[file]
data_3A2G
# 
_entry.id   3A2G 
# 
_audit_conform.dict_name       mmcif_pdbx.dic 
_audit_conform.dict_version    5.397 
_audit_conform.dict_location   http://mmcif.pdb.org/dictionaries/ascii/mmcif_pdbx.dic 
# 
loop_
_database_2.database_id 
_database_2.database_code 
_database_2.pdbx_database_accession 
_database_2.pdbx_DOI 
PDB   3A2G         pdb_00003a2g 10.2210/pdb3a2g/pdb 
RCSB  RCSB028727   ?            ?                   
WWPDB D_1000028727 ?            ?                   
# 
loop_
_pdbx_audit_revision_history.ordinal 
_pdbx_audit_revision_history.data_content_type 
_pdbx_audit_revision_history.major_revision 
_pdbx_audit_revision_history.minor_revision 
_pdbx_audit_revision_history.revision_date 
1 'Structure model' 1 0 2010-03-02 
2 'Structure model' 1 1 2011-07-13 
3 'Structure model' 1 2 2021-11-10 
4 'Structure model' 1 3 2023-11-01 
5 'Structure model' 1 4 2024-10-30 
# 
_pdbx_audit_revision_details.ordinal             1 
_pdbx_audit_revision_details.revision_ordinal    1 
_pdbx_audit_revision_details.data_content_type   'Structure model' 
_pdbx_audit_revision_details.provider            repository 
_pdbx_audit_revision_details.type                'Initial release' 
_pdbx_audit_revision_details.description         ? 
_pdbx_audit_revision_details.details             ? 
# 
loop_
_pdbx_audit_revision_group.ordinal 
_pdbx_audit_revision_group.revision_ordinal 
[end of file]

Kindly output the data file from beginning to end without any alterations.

data_3A2G
# 
_entry.id   3A2G 
# 
_audit_conform.dict_name       mmcif_pdbx.dic 
_audit_conform.dict_version    5.397 
_audit_conform.dict_location   http://mmcif.pdb.org/dictionaries/ascii/mmcif_pdbx.dic 
# 
loop_
_database_2.database_id 
_database_2.database_code 
_database_2.pdbx_database_accession 
_database_2.pdbx_DOI 
PDB   3A2G         pdb_00003a2g 10.2210/pdb3a2g/pdb 
RCSB  RCSB028727   ?            ?                   
WWPDB D_1000028727 ?            ?                   
# 
loop_
_pdbx_audit_revision_history.ordinal 
_pdbx_audit_revision_history.data_content_type 
_pdbx_audit_revision_history.major_revision 
_pdbx_audit_revision_history.minor_revision 
_pdbx_audit_revision_history.revision_date 
1 'Structure model' 1 0 2010-03-02 
2 'Structure model' 1 1 2011-07-13 
3 'Structure model' 1 2 2021-11-10 
4 'Structure model' 1 3 2023-11-01 
5 'Structure model' 1 4 2024-10-30 
# 
_pdbx_audit_revision_details.ordinal             1 
_pdbx_audit_revision_details.revision_ordinal    1 
_pdbx_audit_revision_details.data_content_type   'Structure model' 
_pdbx_audit_revision_details.provider            repository 
_pdbx_audit_revision_details.type                'Initial release' 
_pdbx_audit_revision_details.description         ? 
_pdbx_audit_revision_details.details             ? 
# 
loop_
_pdbx_audit_revision_group.ordinal 
_pdbx_audit_revision_group.revision_ordinal 